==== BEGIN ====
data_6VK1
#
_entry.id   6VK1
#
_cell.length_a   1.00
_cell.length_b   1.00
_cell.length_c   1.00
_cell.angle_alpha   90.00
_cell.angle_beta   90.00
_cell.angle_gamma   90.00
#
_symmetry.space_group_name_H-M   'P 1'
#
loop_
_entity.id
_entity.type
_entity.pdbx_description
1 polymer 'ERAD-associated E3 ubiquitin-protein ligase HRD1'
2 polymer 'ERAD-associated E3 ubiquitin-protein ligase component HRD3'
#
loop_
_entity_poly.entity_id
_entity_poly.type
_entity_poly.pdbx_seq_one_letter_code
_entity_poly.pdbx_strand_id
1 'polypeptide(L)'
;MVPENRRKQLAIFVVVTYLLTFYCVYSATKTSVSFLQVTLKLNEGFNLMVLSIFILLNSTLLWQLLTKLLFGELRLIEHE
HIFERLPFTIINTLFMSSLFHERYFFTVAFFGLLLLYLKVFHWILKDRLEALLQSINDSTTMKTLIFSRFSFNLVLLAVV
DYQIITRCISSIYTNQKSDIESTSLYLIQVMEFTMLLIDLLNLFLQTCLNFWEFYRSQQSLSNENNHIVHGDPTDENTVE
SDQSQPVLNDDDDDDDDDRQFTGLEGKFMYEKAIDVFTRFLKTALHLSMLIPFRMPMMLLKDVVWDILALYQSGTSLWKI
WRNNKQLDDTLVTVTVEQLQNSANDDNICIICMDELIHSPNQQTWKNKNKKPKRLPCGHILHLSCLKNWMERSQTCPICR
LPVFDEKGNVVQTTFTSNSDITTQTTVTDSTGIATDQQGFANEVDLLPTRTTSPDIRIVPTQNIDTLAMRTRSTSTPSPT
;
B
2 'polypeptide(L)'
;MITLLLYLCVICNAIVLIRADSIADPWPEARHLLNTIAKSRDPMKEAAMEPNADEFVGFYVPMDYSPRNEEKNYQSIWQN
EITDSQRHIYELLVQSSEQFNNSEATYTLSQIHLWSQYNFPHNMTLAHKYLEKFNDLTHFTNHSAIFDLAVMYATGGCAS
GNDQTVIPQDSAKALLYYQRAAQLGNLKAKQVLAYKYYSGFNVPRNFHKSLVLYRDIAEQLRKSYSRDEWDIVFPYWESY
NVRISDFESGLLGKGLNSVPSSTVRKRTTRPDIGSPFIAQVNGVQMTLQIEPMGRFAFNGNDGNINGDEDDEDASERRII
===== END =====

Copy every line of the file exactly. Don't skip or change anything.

data_6VK1
#
_entry.id   6VK1
#
_cell.length_a   1.00
_cell.length_b   1.00
_cell.length_c   1.00
_cell.angle_alpha   90.00
_cell.angle_beta   90.00
_cell.angle_gamma   90.00
#
_symmetry.space_group_name_H-M   'P 1'
#
loop_
_entity.id
_entity.type
_entity.pdbx_description
1 polymer 'ERAD-associated E3 ubiquitin-protein ligase HRD1'
2 polymer 'ERAD-associated E3 ubiquitin-protein ligase component HRD3'
#
loop_
_entity_poly.entity_id
_entity_poly.type
_entity_poly.pdbx_seq_one_letter_code
_entity_poly.pdbx_strand_id
1 'polypeptide(L)'
;MVPENRRKQLAIFVVVTYLLTFYCVYSATKTSVSFLQVTLKLNEGFNLMVLSIFILLNSTLLWQLLTKLLFGELRLIEHE
HIFERLPFTIINTLFMSSLFHERYFFTVAFFGLLLLYLKVFHWILKDRLEALLQSINDSTTMKTLIFSRFSFNLVLLAVV
DYQIITRCISSIYTNQKSDIESTSLYLIQVMEFTMLLIDLLNLFLQTCLNFWEFYRSQQSLSNENNHIVHGDPTDENTVE
SDQSQPVLNDDDDDDDDDRQFTGLEGKFMYEKAIDVFTRFLKTALHLSMLIPFRMPMMLLKDVVWDILALYQSGTSLWKI
WRNNKQLDDTLVTVTVEQLQNSANDDNICIICMDELIHSPNQQTWKNKNKKPKRLPCGHILHLSCLKNWMERSQTCPICR
LPVFDEKGNVVQTTFTSNSDITTQTTVTDSTGIATDQQGFANEVDLLPTRTTSPDIRIVPTQNIDTLAMRTRSTSTPSPT
;
B
2 'polypeptide(L)'
;MITLLLYLCVICNAIVLIRADSIADPWPEARHLLNTIAKSRDPMKEAAMEPNADEFVGFYVPMDYSPRNEEKNYQSIWQN
EITDSQRHIYELLVQSSEQFNNSEATYTLSQIHLWSQYNFPHNMTLAHKYLEKFNDLTHFTNHSAIFDLAVMYATGGCAS
GNDQTVIPQDSAKALLYYQRAAQLGNLKAKQVLAYKYYSGFNVPRNFHKSLVLYRDIAEQLRKSYSRDEWDIVFPYWESY
NVRISDFESGLLGKGLNSVPSSTVRKRTTRPDIGSPFIAQVNGVQMTLQIEPMGRFAFNGNDGNINGDEDDEDASERRII